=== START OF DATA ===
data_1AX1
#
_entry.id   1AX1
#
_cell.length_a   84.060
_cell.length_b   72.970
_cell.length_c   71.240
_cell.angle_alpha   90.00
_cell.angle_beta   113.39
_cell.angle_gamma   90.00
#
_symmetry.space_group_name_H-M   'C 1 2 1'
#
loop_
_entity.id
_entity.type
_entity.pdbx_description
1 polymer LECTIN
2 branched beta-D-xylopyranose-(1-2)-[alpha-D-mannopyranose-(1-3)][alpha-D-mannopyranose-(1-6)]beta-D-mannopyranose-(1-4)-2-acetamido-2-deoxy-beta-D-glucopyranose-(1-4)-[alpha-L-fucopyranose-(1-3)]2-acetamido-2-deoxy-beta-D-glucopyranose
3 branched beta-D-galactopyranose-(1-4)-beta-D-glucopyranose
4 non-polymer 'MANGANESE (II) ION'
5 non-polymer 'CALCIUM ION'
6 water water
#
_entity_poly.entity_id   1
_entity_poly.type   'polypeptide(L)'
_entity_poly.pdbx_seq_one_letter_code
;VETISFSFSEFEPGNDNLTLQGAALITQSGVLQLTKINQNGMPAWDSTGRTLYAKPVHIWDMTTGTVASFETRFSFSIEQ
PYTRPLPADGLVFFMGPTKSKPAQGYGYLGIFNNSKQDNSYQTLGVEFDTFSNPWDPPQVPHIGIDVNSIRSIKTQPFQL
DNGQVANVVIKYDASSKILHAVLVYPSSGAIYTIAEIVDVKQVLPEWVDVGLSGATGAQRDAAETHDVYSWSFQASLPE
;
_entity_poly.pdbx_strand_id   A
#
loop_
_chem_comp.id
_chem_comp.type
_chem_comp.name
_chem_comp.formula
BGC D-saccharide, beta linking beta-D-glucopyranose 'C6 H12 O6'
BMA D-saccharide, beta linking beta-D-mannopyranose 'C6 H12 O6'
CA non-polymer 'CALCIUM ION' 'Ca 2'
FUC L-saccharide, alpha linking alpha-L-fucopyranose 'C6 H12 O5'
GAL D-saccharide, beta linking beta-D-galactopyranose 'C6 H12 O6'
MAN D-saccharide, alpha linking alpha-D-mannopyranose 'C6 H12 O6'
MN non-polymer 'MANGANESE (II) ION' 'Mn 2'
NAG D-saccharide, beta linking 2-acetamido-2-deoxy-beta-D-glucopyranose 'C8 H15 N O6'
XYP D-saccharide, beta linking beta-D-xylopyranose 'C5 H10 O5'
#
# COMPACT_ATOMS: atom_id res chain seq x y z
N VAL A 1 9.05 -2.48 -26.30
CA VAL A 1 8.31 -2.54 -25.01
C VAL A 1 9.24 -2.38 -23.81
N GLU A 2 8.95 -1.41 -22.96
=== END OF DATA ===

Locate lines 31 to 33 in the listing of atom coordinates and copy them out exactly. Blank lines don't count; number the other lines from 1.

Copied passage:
;
_entity_poly.pdbx_strand_id   A
#